June 20, 2014


TX: High-speed toll road near Austin risks default
The private company that operates a 41-mile toll road from Seguin to south of Austin is trying to restructure its debt to avoid a potential default by the end of the month, according to a report released Thursday confirming traffic remains far below expectations. . . .Under a first-of-its-kind deal with the state, the company spent $1.4 billion on the road, assumed all the financial risk and collects most of the toll revenue, but the Texas Department of Transportation is the owner and gets a cut. . . . SH 130 Concession Co. is owned by Cintra, a Spanish company, and San Antonio’s Zachry American Infrastructure. The report said the road’s future performance “will likely heavily rely on toll rate increases, coupled with economic expansion and increased congestion on (Interstate) 35, to drive revenue growth.” In October, Moody’s slashed the company’s credit rating to junk status.  Houston Chronicle

IN: Indiana Toll Road operator facing debt woes
A state agency says it is monitoring the Indiana Toll Road operator’s finances as it works to make an upcoming debt payment on the financing of its $3.8 billion lease payment to the state eight years ago. The Indiana Toll Road Oversight Board has asked the Spanish-Australian investor group Cintra-Macquarie about the status of the payment it owes this month after state officials made similar inquiries after news reports that it was struggling last year to make an interest payment, board Director James McGoff told The Times of Munster. . . .Cintra-Macquarie made the upfront payment of $3.8 billion to the state in 2006 for a 75-year lease of the highway that crosses Indiana’s northern counties, but its toll revenue since then hasn’t met expectations .In addition to the upfront payment, Cintra-Macquarie agreed to spend $4.5 billion on toll-road maintenance and improvements over the life of the lease.  Indianapolis Business Journal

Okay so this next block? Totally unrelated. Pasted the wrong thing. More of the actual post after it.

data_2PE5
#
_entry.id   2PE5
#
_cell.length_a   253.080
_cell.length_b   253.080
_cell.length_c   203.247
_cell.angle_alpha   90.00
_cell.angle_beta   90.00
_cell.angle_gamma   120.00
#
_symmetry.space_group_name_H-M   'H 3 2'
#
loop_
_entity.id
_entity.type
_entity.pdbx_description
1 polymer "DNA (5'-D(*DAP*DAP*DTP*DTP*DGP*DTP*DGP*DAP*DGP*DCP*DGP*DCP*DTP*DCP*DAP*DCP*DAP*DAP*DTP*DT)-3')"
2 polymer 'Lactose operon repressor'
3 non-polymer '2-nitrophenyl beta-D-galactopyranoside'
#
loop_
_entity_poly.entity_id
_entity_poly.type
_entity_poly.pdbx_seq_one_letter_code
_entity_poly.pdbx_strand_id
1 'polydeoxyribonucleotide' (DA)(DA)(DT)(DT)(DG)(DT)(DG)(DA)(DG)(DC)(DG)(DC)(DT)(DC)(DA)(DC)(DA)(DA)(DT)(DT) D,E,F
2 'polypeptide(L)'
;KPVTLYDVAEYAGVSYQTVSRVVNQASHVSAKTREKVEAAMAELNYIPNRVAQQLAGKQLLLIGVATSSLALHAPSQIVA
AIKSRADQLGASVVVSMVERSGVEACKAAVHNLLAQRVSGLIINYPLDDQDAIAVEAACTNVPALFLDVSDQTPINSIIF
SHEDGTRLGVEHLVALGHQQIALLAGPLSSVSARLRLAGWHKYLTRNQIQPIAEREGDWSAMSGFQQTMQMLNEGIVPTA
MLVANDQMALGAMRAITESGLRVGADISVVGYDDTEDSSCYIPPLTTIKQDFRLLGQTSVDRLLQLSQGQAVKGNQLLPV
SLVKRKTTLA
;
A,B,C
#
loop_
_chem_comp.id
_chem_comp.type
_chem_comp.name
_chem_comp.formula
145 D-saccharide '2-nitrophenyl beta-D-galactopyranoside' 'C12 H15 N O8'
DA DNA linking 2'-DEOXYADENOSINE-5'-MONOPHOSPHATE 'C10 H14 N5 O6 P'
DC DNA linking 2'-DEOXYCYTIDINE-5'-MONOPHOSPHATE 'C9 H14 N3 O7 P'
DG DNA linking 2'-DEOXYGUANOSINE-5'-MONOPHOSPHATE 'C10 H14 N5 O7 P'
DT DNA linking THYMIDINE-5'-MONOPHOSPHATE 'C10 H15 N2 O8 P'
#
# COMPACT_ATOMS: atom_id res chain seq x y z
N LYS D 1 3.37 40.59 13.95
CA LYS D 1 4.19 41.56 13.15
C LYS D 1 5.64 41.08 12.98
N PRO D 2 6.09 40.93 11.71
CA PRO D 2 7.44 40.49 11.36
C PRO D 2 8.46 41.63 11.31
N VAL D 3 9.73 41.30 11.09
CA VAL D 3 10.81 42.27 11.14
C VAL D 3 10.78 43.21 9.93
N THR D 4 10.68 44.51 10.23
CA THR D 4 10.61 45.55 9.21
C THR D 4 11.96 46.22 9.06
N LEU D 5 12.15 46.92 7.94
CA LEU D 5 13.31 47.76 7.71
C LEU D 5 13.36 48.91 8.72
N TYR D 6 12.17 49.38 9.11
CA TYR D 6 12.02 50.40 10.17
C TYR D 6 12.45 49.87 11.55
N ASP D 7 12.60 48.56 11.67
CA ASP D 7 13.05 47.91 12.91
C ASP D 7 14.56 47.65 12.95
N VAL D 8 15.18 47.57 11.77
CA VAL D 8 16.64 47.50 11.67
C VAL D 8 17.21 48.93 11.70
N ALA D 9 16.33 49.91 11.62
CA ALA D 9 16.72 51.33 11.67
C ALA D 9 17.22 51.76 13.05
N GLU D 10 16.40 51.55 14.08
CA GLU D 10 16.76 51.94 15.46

IN: Opponents hope bat, mussel stop Illiana Tollway
A bat and a mussel could jeopardize construction of the Illiana Tollway, something that hundreds of local residents opposed to the project have been unable to do. The U.S. Fish and Wildlife Service has raised concerns about how the proposed 47-mile highway would affect the endangered sheepnose mussel and the threatened long-eared bat. . . . Patricia Mussman, wife of West Creek Township Trustee Harold Mussman, said that’s what they and those opposed to the Illiana Tollway have been saying all along. Those against the tollway have been pinning their hopes on environmental lawsuits to derail the project after resident and local politician opposition failed to halt it. “It’s been red-flagged. I’m thrilled. I’m absolutely thrilled,” Patricia Mussman said. “There are so many reasons why this is not a good idea.” She said the tollway will cut through several Indiana wetlands, and opponents are concerned about the long-term effects it would have on those areas as well as what they believe is the understated cost to build the tollway. Post-Tribune

PA: Jail privatization mulled
Mercer County stands to save millions of dollars if it hires a private company to run the county jail, and that decision could be made by the end of the year, county Commissioner John Lechner said. . . .Lechner said a private company could take over the canteen fund, commissary, food service, medical services, counseling, and labor to manage and operate the jail. Jail Warden Erna Craig opposes the idea. “Probably the only advantage to the county taking privatized companies in here would undoubtedly save money, but I personally do not think it’s a good move,” Craig said. “I’m afraid they’d have a tough time keeping that same method of operations going.”  Sharonherald

NC: Opinion – Final Commerce privatization bill still a bad deal for taxpayers
The unfortunate quest to privatize the state’s business recruitment and job creation efforts took a big step forward yesterday, when the Senate agreed to a House proposal creating a new nonprofit partnership to oversee much of the state’s economic development efforts. This misguided proposal is a bad deal for North Carolina taxpayers, businesses, and workers—schemes for privatizing economic development have repeatedly proven to be ineffective at job creation, wasteful of taxpayer dollars, and prone to financial mismanagement, conflicts of interest and pay-to-play incentive granting, and the inability to raise private funds in many of the states where they’ve been tried. The Progressive Pulse